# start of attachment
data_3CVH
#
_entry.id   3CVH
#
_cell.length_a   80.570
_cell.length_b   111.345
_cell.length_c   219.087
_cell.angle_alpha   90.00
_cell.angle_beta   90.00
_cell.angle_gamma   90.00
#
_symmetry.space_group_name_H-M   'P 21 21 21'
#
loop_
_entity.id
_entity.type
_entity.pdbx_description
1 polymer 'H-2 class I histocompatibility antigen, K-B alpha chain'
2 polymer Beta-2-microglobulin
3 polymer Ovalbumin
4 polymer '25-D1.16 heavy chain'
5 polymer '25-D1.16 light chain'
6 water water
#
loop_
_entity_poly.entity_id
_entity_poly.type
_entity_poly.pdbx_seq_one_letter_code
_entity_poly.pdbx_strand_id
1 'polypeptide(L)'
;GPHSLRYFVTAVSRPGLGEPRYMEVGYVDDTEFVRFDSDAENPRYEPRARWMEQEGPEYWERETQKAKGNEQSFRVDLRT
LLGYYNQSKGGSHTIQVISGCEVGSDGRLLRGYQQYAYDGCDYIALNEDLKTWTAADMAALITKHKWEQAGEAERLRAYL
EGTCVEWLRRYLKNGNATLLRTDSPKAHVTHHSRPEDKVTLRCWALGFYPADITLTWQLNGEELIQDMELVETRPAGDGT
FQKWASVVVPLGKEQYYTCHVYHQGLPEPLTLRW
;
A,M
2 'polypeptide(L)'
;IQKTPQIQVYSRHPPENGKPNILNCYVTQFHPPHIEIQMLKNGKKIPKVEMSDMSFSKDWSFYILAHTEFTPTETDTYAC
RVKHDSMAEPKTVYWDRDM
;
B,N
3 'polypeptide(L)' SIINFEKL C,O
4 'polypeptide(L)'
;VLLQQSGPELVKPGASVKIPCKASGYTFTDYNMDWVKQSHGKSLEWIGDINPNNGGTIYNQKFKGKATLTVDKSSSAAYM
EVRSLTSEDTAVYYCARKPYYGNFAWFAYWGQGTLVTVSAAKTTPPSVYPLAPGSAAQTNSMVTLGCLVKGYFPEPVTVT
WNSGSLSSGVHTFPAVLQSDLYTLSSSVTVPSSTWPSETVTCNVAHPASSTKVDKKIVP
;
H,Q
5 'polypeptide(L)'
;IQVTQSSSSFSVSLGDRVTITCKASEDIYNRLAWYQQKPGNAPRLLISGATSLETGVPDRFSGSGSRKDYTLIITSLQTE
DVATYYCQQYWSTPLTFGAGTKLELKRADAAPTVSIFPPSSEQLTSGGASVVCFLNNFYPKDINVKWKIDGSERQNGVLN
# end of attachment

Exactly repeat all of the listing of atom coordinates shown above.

data_3CVH
#
_entry.id   3CVH
#
_cell.length_a   80.570
_cell.length_b   111.345
_cell.length_c   219.087
_cell.angle_alpha   90.00
_cell.angle_beta   90.00
_cell.angle_gamma   90.00
#
_symmetry.space_group_name_H-M   'P 21 21 21'
#
loop_
_entity.id
_entity.type
_entity.pdbx_description
1 polymer 'H-2 class I histocompatibility antigen, K-B alpha chain'
2 polymer Beta-2-microglobulin
3 polymer Ovalbumin
4 polymer '25-D1.16 heavy chain'
5 polymer '25-D1.16 light chain'
6 water water
#
loop_
_entity_poly.entity_id
_entity_poly.type
_entity_poly.pdbx_seq_one_letter_code
_entity_poly.pdbx_strand_id
1 'polypeptide(L)'
;GPHSLRYFVTAVSRPGLGEPRYMEVGYVDDTEFVRFDSDAENPRYEPRARWMEQEGPEYWERETQKAKGNEQSFRVDLRT
LLGYYNQSKGGSHTIQVISGCEVGSDGRLLRGYQQYAYDGCDYIALNEDLKTWTAADMAALITKHKWEQAGEAERLRAYL
EGTCVEWLRRYLKNGNATLLRTDSPKAHVTHHSRPEDKVTLRCWALGFYPADITLTWQLNGEELIQDMELVETRPAGDGT
FQKWASVVVPLGKEQYYTCHVYHQGLPEPLTLRW
;
A,M
2 'polypeptide(L)'
;IQKTPQIQVYSRHPPENGKPNILNCYVTQFHPPHIEIQMLKNGKKIPKVEMSDMSFSKDWSFYILAHTEFTPTETDTYAC
RVKHDSMAEPKTVYWDRDM
;
B,N
3 'polypeptide(L)' SIINFEKL C,O
4 'polypeptide(L)'
;VLLQQSGPELVKPGASVKIPCKASGYTFTDYNMDWVKQSHGKSLEWIGDINPNNGGTIYNQKFKGKATLTVDKSSSAAYM
EVRSLTSEDTAVYYCARKPYYGNFAWFAYWGQGTLVTVSAAKTTPPSVYPLAPGSAAQTNSMVTLGCLVKGYFPEPVTVT
WNSGSLSSGVHTFPAVLQSDLYTLSSSVTVPSSTWPSETVTCNVAHPASSTKVDKKIVP
;
H,Q
5 'polypeptide(L)'
;IQVTQSSSSFSVSLGDRVTITCKASEDIYNRLAWYQQKPGNAPRLLISGATSLETGVPDRFSGSGSRKDYTLIITSLQTE
DVATYYCQQYWSTPLTFGAGTKLELKRADAAPTVSIFPPSSEQLTSGGASVVCFLNNFYPKDINVKWKIDGSERQNGVLN